British PM to meet London fire survivors at Downing St amid protests

May, who has faced criticism of her response to the tragedy in which at least 30 people died, will meet victims, volunteers and community leaders, a Downing Street spokesman said.

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“The prime minister is this morning chairing a cross-government meeting to ensure everything possible is being done to support those affected by the Grenfell tragedy,” the spokesman said.

“Afterwards, she will meet a group of residents, victims, volunteers and community leaders in Number 10.”

Queen Elizabeth II said Saturday that Britain had been plunged into a sombre mood after the deadly London tower block inferno, as public anger swelled and dozens were still reported missing.

Furious residents heckled Prime Minister May and stormed the local authority headquarters on Friday, demanding justice for the victims of the Grenfell Tower disaster which left at least 30 people dead.

There were angry scenes at the offices of the Kensington and Chelsea council, which was responsible for managing the 1970s social housing block in a working-class enclave of one of Britain’s richest areas.

“It was a death trap and they knew it,” one person shouted as demonstrators stormed inside the offices.

0:00 May pledges rehousing Share May pledges rehousing

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Some 19 patients are still being treated in hospital, of whom 10 are in a critical condition, the National Health Service said Saturday. The emergency services expect to find no more survivors.

More than 70 people reportedly remain unaccounted for and the area surrounding the tower has been plastered by distraught relatives with pictures of the missing, from grandparents to young children.

Resolve in adversity 

Queen Elizabeth and her grandson Prince William visited a community centre Friday where some of the survivors are being housed, and where volunteers have been inundated with donations of clothes and food.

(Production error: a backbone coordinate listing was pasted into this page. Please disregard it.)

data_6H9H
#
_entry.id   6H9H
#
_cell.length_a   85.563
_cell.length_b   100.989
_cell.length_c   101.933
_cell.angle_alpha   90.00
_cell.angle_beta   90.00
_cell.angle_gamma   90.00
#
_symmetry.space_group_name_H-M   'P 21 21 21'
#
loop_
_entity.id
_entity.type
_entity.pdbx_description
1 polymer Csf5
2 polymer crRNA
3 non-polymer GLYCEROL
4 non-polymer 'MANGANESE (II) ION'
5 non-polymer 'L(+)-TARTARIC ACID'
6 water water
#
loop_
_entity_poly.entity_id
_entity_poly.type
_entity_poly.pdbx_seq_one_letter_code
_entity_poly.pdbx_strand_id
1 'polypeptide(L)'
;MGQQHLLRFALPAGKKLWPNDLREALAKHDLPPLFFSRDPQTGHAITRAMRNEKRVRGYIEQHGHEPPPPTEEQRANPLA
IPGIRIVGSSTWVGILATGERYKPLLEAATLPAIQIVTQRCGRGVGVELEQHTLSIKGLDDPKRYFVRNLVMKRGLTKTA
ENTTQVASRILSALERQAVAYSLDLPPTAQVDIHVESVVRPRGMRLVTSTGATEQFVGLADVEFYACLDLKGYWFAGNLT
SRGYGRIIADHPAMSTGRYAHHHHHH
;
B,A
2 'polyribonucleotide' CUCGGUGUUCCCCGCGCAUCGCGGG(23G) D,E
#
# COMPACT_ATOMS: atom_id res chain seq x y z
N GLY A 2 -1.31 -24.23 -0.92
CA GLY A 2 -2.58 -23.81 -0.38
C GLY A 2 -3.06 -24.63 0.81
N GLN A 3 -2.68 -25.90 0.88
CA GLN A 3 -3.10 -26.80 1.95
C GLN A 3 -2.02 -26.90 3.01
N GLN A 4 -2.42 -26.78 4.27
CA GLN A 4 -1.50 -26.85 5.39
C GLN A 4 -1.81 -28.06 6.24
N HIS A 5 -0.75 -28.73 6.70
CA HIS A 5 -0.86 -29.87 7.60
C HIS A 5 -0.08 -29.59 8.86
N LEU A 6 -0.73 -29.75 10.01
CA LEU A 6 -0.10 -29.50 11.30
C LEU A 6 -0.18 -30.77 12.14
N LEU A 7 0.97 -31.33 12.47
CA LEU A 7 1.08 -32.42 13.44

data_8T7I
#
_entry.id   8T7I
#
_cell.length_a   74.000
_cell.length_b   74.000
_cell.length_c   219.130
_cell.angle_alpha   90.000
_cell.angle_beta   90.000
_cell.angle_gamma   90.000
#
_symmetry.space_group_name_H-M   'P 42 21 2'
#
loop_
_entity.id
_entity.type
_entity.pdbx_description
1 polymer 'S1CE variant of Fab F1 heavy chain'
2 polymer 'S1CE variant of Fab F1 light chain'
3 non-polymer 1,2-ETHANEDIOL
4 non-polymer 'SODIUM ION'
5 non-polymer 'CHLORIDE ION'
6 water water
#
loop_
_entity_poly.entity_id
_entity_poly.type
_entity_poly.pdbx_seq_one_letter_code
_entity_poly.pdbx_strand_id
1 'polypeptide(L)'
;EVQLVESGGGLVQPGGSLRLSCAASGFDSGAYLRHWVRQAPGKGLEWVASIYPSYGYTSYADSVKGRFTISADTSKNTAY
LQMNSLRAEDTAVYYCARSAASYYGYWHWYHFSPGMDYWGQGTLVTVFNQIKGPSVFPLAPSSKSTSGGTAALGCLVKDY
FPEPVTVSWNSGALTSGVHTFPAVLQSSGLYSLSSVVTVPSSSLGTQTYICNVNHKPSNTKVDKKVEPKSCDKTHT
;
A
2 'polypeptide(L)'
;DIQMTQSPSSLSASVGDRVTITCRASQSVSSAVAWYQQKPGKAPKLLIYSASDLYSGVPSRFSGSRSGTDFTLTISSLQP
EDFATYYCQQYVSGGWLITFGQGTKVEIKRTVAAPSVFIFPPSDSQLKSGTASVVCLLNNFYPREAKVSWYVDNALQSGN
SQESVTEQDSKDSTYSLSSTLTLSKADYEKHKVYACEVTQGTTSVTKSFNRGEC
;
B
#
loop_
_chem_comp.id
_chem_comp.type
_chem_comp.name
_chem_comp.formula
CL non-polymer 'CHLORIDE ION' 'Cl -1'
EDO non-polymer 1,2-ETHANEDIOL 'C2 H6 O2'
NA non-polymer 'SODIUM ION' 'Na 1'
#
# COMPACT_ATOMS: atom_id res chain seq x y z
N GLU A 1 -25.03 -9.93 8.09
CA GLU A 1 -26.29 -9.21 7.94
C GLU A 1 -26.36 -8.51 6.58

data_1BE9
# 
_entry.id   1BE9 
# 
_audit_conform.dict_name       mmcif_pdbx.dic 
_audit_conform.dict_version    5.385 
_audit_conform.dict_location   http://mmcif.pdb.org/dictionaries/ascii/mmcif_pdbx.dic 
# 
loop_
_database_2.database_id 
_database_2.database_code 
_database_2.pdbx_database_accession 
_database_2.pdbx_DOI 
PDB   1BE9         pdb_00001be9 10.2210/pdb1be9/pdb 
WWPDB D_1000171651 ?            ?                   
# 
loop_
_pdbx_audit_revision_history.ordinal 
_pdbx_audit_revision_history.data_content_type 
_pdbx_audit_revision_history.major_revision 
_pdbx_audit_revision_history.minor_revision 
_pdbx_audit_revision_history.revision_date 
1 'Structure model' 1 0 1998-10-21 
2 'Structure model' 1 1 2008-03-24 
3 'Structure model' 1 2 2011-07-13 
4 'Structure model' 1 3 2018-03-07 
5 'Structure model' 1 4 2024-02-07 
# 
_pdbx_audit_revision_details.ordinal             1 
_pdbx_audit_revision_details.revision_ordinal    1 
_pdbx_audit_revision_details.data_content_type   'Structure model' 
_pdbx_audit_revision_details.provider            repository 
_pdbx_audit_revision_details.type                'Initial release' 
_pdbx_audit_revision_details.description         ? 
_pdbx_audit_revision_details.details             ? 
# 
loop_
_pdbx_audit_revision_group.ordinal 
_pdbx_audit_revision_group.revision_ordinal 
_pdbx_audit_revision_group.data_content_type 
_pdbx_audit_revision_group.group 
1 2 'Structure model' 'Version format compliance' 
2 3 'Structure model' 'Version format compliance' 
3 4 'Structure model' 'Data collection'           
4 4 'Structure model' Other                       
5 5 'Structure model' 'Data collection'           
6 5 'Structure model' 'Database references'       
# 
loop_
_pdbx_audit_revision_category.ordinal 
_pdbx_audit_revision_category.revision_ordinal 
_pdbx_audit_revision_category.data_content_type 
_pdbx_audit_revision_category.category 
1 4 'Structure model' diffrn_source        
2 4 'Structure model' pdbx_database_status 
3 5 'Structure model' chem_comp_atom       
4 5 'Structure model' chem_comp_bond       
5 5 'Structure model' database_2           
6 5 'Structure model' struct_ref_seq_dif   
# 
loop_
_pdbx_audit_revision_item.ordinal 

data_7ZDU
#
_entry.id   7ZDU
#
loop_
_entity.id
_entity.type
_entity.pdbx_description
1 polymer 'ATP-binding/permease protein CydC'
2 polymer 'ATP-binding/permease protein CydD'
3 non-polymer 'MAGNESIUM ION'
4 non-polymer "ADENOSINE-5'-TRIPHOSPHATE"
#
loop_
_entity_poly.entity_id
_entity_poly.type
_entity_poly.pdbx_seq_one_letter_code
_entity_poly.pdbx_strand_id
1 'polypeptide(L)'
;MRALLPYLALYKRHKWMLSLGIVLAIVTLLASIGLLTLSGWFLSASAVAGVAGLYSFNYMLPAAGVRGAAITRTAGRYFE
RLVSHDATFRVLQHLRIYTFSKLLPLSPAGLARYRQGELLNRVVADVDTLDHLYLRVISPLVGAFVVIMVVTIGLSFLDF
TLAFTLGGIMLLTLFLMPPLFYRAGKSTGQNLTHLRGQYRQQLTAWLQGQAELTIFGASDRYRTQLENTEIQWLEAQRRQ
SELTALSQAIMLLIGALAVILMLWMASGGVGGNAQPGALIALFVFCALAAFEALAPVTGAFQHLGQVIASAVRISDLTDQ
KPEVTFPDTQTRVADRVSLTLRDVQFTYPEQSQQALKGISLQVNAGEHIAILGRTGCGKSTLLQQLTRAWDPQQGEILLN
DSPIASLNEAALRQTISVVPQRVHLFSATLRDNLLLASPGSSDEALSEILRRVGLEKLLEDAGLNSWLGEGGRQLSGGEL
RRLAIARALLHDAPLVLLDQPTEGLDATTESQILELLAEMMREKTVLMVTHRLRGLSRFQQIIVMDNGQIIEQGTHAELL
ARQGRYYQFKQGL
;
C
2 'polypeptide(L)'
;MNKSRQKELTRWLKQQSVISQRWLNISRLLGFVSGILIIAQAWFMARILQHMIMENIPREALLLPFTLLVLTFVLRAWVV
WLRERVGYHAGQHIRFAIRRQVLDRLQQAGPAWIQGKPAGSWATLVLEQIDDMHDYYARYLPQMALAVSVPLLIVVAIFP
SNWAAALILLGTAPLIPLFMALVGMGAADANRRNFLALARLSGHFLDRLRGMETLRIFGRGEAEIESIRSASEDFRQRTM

The head of state said a saddened country was showing resolve in the face of adversity and a determination to rebuild wrecked lives.

She stood for a minute’s silence at the start of her birthday parade on Saturday.

“It is difficult to escape a very sombre national mood,” she said in a message marking the event.

“In recent months, the country has witnessed a succession of terrible tragedies,” the monarch said, referring to the fire and the recent terrorist attacks in Manchester and London.

“I have been profoundly struck by the immediate inclination of people throughout the country to offer comfort and support to those in desperate need.

“United in our sadness, we are equally determined, without fear or favour, to support all those rebuilding lives so horribly affected by injury and loss.”

0:00 Investigation launched into cause of blaze Share Investigation launched into cause of blaze

Anger at May 

But besides the drive to help survivors, the sense of anger was palpable on the streets.

May was criticised for avoiding locals when she visited the burnt-out shell of the 24-storey tower on Thursday and faced cries of “Shame on you” and “coward” when she returned the following day.

Dozens of police officers held back booing crowds and broke up scuffles as her car drove off from a local church, where she had met survivors, residents and volunteers.

In a television interview, she sidestepped questions over whether she had misread the public mood.

Protesters marched to the edge of the police cordon around the tower, shouting “no justice, no peace”, where a few young men tried unsuccessfully to break through.

Another demonstration took place outside May’s Downing Street office, while hundreds of mourners later gathered near the tower for a candlelight vigil.

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May has announced a judge-led inquiry into what happened, and on Friday promised £5 million ($6.4 million, 5.7 million euros) for emergency supplies, food and clothing. 

First Secretary of State Damian Green, May’s deputy, said the prime minister was “distraught” and shared “the same degree of sympathy and horror” as everyone else.

He told BBC radio that the inquiry would have interim reports and “we want the response to be as fast as possible”.

Green said the government would pay for residents’ legal representation at the inquiry and reiterated May’s promise to rehouse those displaced by the fire within three weeks as close as possible to home.

Protesters stand in the lobby of Kensington town hall in west London, the headquarters of the Royal Borough of Kensington and Chelsea (AAP)AAP

Desperate survival attempts 

There are questions about why the block was not fitted with sprinklers or a central smoke alarm, and whether a recent refurbishment, including new external cladding, helped fuel the flames.

The fire forced residents to flee through black smoke down the single stairwell, jump out of windows or even drop their children from the 120-apartment building.

One of the victims was Mohammed Alhajali, a 23-year-old Syrian refugee who came to Britain in 2014 with his brother and was studying civil engineering.

A second victim named Friday was Khadija Saye, a 24-year-old photographer who had exhibited at the Venice Biennale.

Seven Moroccans are among the dead, the north African country’s foreign affairs ministry said.

Police have said the recovery process could take weeks, and warned some of the bodies may be too burned to be identified.